Set in the aftermath of the Great War, it follows the pairing of stage magician Will Goulston and spiritualist Frederick Kelly as they tour the lecture halls of provincial Britain.
In the afterword to Out of His Mind (winner of the British Fantasy Award for best short story collection, with an introduction by Brian Clemens, thangyouverymuch), I wrote this:
It was at Peter Crowther’s suggestion or inducement that I wrote In Gethsemane for an angel-themed collection titled Heaven Sent, and although it’s hardly right for me to say so it’s something of a favourite of mine…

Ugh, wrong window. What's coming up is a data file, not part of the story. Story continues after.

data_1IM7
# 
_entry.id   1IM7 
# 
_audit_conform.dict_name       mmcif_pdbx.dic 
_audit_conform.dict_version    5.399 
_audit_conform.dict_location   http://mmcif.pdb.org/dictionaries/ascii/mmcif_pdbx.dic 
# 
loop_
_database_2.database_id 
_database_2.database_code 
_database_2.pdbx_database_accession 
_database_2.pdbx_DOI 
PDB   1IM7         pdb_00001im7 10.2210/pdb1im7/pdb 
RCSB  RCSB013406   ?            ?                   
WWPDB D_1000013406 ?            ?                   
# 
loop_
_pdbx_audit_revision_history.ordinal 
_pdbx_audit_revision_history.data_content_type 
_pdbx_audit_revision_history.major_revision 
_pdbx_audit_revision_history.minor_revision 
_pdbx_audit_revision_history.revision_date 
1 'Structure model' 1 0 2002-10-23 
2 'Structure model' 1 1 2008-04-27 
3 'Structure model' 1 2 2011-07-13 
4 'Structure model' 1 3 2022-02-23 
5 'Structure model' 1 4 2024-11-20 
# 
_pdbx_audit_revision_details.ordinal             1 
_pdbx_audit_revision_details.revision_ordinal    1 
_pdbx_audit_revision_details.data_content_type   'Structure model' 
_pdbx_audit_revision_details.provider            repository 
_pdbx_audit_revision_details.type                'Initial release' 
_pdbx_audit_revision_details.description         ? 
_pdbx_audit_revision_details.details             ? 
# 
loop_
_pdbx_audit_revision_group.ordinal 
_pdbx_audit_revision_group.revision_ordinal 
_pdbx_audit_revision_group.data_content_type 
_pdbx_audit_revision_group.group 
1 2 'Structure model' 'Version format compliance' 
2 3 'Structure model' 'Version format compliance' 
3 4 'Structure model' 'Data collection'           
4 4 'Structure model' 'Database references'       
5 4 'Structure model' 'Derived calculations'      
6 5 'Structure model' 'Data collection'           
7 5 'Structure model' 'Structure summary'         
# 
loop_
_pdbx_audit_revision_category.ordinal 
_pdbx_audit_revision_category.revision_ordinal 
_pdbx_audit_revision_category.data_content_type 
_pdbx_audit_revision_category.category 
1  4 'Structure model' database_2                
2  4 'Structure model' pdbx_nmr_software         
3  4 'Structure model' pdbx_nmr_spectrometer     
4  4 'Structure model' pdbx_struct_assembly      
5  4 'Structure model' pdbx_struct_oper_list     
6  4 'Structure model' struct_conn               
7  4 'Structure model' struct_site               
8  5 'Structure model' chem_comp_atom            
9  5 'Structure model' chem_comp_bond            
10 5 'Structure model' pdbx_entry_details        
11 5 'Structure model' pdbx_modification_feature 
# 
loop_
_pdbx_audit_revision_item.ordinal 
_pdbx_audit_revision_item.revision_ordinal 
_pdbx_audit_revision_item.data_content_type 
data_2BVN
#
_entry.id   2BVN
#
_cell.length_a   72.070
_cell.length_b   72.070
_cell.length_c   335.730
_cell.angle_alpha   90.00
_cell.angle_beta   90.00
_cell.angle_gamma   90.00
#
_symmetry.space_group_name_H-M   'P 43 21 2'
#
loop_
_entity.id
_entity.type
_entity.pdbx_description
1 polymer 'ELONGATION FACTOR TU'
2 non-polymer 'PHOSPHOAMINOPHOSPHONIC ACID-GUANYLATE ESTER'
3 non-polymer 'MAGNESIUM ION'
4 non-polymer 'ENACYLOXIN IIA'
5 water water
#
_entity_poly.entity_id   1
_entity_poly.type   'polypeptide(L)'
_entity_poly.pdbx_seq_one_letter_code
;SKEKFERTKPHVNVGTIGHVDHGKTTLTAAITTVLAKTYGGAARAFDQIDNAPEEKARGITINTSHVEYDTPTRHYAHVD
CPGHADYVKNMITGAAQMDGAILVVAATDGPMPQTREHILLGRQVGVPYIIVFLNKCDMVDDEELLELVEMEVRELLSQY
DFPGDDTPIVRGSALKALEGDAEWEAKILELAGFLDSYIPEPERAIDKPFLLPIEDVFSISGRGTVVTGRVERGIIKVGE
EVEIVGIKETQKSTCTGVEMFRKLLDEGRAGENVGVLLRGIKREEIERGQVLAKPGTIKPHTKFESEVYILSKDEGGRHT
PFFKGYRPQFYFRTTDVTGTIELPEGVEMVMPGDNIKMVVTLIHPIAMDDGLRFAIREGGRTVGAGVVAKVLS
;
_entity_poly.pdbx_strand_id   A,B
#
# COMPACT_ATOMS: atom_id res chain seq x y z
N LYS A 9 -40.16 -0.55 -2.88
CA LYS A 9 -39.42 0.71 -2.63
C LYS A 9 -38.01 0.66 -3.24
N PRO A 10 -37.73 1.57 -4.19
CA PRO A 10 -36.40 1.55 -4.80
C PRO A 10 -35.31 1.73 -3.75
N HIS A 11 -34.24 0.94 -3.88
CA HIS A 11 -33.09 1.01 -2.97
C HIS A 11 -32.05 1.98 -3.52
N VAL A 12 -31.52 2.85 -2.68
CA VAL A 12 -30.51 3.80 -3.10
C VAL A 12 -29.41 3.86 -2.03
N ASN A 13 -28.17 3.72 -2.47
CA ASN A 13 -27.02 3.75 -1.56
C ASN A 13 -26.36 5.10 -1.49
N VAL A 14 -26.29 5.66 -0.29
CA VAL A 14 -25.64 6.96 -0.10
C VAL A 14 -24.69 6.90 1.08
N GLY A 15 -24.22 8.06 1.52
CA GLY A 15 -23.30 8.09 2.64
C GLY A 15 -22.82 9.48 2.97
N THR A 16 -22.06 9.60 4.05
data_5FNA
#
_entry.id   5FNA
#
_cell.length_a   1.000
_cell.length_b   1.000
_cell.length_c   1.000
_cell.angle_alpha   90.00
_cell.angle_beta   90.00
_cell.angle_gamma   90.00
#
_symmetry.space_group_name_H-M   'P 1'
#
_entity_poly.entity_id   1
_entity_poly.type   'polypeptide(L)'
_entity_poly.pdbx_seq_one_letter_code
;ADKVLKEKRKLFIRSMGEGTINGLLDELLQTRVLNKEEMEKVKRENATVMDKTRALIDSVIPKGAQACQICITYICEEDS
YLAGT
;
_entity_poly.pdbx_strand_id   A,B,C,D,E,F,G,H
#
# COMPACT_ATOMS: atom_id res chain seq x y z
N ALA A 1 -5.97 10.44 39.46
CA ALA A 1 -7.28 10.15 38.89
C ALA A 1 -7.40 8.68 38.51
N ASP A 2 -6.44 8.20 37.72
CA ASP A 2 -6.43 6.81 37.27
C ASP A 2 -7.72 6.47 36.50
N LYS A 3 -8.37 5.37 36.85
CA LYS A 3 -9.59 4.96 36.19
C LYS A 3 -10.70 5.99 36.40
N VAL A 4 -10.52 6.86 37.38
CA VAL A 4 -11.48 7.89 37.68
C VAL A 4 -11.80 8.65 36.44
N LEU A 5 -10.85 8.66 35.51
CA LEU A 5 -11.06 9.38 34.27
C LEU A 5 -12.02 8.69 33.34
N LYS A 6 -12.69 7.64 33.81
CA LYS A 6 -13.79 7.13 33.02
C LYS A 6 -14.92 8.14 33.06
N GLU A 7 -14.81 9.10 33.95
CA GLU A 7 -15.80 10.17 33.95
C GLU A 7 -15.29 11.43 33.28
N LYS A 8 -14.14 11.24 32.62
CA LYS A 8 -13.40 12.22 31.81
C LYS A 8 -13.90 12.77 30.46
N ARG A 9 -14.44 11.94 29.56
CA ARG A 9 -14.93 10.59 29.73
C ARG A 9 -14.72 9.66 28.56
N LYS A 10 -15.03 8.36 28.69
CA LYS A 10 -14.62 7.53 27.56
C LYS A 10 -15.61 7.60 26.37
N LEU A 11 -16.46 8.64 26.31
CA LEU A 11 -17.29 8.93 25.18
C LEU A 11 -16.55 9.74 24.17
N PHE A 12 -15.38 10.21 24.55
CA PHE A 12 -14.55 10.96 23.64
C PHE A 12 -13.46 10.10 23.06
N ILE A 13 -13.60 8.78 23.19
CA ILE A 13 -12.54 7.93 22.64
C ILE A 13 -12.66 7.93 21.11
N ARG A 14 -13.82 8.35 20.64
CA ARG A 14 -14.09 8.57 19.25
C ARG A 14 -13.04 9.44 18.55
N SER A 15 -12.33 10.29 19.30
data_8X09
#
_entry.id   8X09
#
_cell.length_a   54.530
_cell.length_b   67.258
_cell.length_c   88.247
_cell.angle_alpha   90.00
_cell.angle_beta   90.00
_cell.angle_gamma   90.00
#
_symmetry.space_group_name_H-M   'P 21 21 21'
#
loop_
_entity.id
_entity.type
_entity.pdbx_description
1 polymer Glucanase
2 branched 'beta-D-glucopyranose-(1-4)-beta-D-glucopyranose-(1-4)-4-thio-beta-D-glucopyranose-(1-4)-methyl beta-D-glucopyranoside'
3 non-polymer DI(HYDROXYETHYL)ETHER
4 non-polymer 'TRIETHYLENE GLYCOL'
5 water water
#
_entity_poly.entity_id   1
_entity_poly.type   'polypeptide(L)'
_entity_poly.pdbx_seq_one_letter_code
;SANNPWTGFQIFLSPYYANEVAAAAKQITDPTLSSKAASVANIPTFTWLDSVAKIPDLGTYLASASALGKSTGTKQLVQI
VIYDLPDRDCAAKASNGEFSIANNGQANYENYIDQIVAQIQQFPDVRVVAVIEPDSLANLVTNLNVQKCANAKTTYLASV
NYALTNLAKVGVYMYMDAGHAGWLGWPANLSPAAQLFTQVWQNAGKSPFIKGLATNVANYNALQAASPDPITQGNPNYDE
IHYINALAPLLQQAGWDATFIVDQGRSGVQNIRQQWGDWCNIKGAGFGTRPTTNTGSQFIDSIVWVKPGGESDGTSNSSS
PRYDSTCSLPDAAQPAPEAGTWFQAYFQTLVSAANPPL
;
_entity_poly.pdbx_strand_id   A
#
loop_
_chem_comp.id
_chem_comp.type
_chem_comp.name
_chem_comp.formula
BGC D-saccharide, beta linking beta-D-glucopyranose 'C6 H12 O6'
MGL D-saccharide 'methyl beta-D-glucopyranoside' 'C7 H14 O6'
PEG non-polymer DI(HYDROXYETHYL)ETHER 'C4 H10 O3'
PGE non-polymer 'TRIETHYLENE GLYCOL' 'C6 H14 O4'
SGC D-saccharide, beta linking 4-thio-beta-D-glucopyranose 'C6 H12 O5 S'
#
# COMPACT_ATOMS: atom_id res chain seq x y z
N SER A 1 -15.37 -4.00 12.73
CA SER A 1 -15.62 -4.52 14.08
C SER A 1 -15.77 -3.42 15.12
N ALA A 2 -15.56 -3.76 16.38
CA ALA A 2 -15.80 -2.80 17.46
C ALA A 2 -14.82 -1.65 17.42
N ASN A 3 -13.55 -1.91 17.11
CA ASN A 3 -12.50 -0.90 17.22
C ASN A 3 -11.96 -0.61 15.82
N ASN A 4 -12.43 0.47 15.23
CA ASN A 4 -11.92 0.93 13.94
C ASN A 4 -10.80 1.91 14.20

As far as the device at its heart is concerned, that came about when I heard of how, in the late ’70s, ideological opponents G Gordon Liddy and Timothy Leary partnered up to tour on the debate circuit. I thought of them berating each other’s beliefs at every engagement and then checking unto the same hotel afterwards. I’d been looking for a form in which I could do something about the conflict of science and superstition that would allow for the kind of complexity that I felt it needed, and here it was on a plate. It was human, it was absurd, and yet it still made perfect sense.